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Councilors plan to vote down Walsh’s budget proposal

Some members do not support mayor’s plan to put 7th-, 8th-graders on MBTA buses, subway

“Without modification or changes, I would not be able to support it,” Councilor Tito Jackson said. “I think it’s really important that we make sure young people are able to get to and from school safely.”

Lane Turner/Globe Staff

“Without modification or changes, I would not be able to support it,” Councilor Tito Jackson said. “I think it’s really important that we make sure young people are able to get to and from school safely.”

A bloc of city councilors is vowing to reject Mayor Martin J. Walsh’s first budget because of a cost-cutting measure that would eliminate yellow school buses for seventh- and eighth-graders and force the students to take MBTA buses and subways to school.

A final vote is scheduled for Wednesday, and at least six councilors have voiced significant skepticism. Walsh remained confident Tuesday that he could win a majority of seven votes to pass the spending plan, but his administration was pushing to negotiate a last-minute compromise and avoid a showdown.

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“Without modification or changes, I would not be able to support it,” Councilor Tito Jackson said. “I think it’s really important that we make sure young people are able to get to and from school safely.”

The plan to give seventh- and eighth-graders T passes would save an estimated $8 million, according to the Walsh administration, but it has drawn criticism from some parents, who have expressed concern about travel on subways and public buses. Councilors are taking aim at the $975 million school budget, which requires a separate vote from the general operating budget for police, fire, and other city departments.

Other voices of opposition included Councilor Matt O’Malley, who described it as an “ill-conceived policy change.”

Councilor at Large Ayanna Pressley said she will be “voting it down” unless the administration makes changes. Pressley also expressed frustration at how the administration has handled the issue.

“This was presented as a plan and not a proposal,” said Pressley. “There was not enough notice given. Impacted parties are not necessarily on board. And I question whether or not this can be safely and successfully implemented and whether or not it is sustainable.”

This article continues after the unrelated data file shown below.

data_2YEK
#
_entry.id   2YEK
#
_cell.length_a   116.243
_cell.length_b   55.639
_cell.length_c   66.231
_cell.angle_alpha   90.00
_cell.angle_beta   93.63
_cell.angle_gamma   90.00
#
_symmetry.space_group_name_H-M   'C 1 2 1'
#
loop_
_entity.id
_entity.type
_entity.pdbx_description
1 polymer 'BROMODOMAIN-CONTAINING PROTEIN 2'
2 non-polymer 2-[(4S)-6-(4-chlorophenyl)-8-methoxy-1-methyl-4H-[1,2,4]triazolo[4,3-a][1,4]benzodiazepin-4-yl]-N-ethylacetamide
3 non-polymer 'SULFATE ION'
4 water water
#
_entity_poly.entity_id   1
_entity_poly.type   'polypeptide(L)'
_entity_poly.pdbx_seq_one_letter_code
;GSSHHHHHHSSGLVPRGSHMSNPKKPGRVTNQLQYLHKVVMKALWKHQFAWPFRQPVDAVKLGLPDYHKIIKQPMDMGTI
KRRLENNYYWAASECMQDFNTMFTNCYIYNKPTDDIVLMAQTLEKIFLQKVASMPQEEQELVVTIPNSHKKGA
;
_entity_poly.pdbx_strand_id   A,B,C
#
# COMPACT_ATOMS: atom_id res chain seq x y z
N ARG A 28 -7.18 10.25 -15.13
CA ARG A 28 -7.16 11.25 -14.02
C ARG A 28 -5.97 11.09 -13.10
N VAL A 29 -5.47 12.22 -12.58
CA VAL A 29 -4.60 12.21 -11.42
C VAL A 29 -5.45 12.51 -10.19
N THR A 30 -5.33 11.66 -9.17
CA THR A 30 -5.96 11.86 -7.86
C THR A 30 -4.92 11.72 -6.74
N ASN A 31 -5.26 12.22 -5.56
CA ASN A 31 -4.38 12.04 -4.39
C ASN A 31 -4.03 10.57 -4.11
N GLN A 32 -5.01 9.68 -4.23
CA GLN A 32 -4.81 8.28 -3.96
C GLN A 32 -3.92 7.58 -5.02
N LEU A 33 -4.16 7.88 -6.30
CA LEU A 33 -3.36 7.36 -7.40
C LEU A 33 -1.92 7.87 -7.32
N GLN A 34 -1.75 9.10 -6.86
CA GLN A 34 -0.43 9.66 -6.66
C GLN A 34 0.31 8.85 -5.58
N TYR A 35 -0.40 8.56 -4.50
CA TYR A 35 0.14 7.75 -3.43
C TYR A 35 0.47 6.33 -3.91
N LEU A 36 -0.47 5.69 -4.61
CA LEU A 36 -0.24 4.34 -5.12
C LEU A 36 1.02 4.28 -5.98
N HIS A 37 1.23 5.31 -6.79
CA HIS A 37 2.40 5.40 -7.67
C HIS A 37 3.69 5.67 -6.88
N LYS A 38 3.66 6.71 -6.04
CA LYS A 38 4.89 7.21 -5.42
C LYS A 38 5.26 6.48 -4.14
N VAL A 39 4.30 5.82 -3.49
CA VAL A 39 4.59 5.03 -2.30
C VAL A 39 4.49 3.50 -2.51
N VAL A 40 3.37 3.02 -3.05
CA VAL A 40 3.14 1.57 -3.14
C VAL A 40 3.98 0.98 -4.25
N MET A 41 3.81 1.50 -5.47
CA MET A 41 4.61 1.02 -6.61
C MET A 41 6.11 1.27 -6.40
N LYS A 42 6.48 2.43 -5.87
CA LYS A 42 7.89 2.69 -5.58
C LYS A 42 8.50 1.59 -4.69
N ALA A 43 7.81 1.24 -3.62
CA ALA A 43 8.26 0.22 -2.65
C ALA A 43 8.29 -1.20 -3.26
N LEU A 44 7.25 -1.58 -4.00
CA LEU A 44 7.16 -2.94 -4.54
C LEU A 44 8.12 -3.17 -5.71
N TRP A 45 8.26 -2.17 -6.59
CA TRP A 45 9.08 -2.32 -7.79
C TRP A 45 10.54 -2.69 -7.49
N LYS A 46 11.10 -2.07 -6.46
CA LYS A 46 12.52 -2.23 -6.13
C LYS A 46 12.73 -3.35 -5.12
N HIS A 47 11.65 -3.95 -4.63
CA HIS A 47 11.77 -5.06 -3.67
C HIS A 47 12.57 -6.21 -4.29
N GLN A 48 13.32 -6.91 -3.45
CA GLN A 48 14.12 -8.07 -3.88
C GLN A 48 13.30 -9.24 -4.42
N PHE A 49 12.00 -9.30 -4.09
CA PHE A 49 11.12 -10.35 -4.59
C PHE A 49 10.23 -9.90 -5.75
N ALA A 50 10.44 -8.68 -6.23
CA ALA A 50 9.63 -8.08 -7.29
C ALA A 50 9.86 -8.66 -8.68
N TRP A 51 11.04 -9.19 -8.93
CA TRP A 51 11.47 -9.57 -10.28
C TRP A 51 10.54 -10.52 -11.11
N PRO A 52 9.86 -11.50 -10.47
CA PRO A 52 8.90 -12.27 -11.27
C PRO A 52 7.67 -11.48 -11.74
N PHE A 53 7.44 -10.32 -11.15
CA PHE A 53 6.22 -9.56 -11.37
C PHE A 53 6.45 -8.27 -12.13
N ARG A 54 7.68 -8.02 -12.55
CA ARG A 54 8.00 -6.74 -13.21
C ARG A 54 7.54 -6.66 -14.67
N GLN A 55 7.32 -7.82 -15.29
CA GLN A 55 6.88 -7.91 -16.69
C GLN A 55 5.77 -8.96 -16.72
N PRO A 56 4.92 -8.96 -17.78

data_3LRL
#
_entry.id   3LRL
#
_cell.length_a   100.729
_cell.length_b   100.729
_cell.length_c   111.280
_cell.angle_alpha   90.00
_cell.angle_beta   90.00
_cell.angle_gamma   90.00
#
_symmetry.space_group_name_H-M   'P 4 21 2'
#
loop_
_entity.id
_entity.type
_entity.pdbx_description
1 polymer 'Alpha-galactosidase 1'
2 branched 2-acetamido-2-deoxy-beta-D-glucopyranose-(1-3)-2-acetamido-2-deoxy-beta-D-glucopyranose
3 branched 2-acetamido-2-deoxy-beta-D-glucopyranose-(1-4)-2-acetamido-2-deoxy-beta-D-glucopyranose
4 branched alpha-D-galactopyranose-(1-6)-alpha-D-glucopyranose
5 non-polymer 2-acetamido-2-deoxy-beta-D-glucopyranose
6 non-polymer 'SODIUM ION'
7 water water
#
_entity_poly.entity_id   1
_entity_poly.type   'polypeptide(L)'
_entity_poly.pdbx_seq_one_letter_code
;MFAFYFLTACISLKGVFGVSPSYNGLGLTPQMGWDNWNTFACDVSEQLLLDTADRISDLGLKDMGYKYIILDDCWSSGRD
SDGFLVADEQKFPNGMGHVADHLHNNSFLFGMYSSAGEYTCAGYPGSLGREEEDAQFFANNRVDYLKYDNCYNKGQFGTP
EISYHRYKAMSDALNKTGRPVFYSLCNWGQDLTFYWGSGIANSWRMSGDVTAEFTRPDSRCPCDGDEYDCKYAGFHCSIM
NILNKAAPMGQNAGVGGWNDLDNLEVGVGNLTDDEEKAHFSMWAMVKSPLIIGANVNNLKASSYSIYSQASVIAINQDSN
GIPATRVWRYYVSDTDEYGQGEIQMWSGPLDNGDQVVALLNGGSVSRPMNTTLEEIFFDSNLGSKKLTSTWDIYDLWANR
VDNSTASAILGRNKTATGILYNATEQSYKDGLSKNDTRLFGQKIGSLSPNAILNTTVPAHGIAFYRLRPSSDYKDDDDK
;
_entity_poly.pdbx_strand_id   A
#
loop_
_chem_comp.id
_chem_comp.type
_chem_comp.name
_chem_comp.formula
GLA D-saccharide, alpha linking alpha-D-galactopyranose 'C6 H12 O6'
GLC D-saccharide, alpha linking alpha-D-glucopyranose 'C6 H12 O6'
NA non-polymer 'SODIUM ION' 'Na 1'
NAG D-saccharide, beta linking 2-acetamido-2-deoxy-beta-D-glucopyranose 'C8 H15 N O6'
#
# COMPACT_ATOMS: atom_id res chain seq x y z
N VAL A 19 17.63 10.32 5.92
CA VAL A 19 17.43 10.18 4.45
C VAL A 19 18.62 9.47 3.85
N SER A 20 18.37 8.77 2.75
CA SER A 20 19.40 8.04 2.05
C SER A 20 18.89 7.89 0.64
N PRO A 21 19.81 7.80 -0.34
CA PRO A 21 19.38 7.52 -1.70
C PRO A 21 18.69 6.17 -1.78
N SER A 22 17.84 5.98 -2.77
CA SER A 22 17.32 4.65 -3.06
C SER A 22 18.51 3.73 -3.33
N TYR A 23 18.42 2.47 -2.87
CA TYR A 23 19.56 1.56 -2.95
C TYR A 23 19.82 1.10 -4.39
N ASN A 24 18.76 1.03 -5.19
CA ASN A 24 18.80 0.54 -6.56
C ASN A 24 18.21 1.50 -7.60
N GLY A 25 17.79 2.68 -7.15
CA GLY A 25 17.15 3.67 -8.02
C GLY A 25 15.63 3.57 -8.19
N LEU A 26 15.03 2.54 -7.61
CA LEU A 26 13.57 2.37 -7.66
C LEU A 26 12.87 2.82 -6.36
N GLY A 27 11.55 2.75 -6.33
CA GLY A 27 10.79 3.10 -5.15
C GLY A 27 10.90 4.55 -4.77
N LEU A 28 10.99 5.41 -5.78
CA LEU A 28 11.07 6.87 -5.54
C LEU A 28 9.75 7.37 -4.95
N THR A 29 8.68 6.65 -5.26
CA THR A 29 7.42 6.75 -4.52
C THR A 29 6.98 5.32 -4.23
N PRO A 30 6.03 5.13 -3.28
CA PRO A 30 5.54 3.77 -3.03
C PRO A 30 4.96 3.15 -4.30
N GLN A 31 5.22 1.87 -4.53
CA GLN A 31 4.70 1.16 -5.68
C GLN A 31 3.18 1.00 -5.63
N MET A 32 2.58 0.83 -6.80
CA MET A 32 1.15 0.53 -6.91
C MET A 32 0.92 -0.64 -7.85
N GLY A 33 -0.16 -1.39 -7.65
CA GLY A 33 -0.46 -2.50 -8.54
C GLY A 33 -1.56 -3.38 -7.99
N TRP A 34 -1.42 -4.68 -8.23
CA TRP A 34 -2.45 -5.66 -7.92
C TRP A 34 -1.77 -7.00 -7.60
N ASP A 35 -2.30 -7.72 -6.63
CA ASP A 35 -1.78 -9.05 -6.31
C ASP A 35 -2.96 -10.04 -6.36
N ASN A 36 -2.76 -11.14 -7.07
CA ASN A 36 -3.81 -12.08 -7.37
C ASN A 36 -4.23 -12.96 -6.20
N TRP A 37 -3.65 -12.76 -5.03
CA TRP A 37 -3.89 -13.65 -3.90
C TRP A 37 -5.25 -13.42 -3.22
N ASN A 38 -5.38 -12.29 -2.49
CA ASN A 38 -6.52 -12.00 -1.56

‘Without modification or changes, I would not be able to support it. I think it’s really important that we make sure young people are able to get to and from school safely.’

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The standoff represented a test for Walsh, as the new mayor builds a relationship with the City Council, a legislative body with little overt power but one whose approval is necessary for the budget to pass.

Walsh has vowed a new era of cooperation. Earlier this month, after councilors objected, Walsh withdrew a proposal to waive the residency requirement for top city officials.

In an interview Tuesday morning, Walsh said “potentially there could be” changes to the school budget to placate concerns. The plan for T passes was initiated by the previous administration, Walsh said, and he “came into the discussion late.”

Walsh said that other major cities — including Sacramento, New York, and Chicago — send seventh- and eighth-graders to school on public transportation.

“I’m not worried about the budget passing,” Walsh said. “It’s a matter of do we have to make some adjustments. If we wanted to get that through, we’d get it through, but I’m hearing the concerns of folks. We’ll see if there is room for some changes if we need to.”

By late Tuesday afternoon, Walsh’s administration floated a compromise that would keep seventh-graders on yellow buses and have eighth-graders use the MBTA. The administration did not provide specifics about the compromise or how much money it would save.

It would not be enough for Councilor Charles C. Yancey, who said he did not want to “balance the budget on the backs of school children.”

Councilor Josh Zakim said he had not decided how he would vote on the school budget, but he was concerned that the T would not be able to handle the nearly 5,000 additional students during the morning rush.

Councilor Frank Baker said he would probably vote in favor of the proposed school budget and he did not want changes to the transportation plan to force deeper reductions in places that have already been cut.

“I’m concerned that if that $8 million goes back into transportation, where does it come out of?” Baker asked.

The city must adopt a spending plan before the new fiscal year begins July 1, leaving less than a week to reach a deal if the City Council does not pass the budget Wednesday.

“Every year, this stuff goes down to the last minute, and this year is no different,” Councilor at Large Stephen J. Murphy said. “I think I’m going to be OK with the School Department budget. I think the administration is going to move to meet us halfway.”

Andrew Ryan can be reached at acryan@globe.com.
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